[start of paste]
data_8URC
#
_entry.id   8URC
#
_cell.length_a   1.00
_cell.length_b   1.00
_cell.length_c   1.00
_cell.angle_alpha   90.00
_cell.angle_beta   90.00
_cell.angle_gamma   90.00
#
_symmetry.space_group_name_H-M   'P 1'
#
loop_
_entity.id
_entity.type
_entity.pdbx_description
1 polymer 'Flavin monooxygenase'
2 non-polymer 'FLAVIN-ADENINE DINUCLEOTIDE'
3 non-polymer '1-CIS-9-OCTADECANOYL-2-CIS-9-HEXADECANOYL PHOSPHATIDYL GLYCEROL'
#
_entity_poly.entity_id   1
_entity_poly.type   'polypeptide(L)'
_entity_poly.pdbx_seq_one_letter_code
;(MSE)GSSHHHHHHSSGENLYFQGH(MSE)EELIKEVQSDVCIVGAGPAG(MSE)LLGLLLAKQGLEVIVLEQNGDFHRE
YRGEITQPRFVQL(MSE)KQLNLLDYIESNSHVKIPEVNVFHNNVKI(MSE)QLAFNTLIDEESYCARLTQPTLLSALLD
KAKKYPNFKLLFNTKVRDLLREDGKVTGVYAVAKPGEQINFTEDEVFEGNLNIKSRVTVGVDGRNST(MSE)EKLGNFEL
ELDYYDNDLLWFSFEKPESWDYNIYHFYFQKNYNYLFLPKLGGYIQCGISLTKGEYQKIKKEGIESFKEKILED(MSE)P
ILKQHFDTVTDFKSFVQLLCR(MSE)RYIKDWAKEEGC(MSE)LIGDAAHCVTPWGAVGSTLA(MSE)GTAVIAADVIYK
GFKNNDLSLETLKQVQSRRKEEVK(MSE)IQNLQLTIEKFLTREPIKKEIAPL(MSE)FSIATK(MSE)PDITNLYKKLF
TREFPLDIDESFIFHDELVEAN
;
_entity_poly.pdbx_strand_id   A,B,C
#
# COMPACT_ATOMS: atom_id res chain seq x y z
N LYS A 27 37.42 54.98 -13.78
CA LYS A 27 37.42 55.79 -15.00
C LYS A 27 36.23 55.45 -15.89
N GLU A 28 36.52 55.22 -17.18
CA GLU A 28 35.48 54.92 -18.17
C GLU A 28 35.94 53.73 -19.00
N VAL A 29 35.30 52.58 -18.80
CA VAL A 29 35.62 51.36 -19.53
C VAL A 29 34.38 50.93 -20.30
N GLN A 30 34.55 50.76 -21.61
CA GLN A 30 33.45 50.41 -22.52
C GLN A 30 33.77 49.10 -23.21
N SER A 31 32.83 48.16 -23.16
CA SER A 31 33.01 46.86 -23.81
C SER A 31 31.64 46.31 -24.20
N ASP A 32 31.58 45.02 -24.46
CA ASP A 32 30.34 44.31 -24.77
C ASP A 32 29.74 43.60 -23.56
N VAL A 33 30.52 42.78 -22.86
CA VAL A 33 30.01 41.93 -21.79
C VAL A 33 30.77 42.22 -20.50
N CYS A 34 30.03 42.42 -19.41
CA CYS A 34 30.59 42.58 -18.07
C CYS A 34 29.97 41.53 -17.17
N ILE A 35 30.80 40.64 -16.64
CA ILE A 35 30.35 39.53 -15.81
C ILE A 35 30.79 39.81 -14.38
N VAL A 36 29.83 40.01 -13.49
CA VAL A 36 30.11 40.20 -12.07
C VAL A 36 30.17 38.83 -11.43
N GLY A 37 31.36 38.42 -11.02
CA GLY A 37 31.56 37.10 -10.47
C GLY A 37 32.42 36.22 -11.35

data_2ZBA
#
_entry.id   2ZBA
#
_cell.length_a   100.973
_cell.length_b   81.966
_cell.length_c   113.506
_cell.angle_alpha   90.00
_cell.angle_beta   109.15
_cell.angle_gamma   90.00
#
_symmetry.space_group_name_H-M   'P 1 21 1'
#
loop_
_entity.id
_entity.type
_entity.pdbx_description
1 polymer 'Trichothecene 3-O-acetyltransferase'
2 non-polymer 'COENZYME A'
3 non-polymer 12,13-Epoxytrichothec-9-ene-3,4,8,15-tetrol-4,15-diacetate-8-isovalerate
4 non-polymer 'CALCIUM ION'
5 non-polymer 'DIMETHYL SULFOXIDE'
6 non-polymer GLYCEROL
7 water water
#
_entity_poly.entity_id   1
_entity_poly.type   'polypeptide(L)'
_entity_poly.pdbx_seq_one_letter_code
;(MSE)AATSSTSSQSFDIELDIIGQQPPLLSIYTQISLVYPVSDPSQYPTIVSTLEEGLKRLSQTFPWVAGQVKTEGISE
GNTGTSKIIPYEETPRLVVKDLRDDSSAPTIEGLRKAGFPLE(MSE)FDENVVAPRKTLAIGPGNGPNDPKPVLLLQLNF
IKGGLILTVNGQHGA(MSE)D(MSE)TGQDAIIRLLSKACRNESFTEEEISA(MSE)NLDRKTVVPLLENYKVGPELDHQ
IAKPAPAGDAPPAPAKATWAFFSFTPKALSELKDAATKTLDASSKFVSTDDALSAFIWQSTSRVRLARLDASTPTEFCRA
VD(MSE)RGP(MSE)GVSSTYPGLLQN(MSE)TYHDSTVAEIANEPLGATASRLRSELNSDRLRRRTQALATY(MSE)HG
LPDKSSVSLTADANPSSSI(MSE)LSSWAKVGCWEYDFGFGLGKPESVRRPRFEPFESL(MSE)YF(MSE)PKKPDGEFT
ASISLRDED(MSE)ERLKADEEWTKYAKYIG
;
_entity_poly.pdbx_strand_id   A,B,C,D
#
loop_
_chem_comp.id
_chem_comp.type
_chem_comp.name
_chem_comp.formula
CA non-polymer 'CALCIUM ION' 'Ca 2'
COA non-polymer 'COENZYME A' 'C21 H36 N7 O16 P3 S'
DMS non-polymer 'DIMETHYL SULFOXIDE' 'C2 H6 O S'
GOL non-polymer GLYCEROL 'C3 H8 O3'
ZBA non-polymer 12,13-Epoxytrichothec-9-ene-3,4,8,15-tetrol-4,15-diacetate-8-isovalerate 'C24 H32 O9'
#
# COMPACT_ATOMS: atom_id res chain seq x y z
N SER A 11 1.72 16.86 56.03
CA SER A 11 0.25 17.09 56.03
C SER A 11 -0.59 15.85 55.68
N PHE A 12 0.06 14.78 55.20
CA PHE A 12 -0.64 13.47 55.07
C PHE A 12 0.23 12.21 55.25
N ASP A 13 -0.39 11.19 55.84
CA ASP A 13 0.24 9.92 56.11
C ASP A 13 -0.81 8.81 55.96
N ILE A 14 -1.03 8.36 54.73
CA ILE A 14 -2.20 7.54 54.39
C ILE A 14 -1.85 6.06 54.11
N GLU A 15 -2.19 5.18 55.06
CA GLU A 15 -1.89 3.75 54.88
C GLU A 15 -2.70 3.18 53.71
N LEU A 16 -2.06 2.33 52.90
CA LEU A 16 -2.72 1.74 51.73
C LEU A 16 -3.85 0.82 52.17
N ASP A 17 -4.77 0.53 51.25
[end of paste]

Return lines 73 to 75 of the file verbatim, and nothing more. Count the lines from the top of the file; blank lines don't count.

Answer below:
_cell.length_a   100.973
_cell.length_b   81.966
_cell.length_c   113.506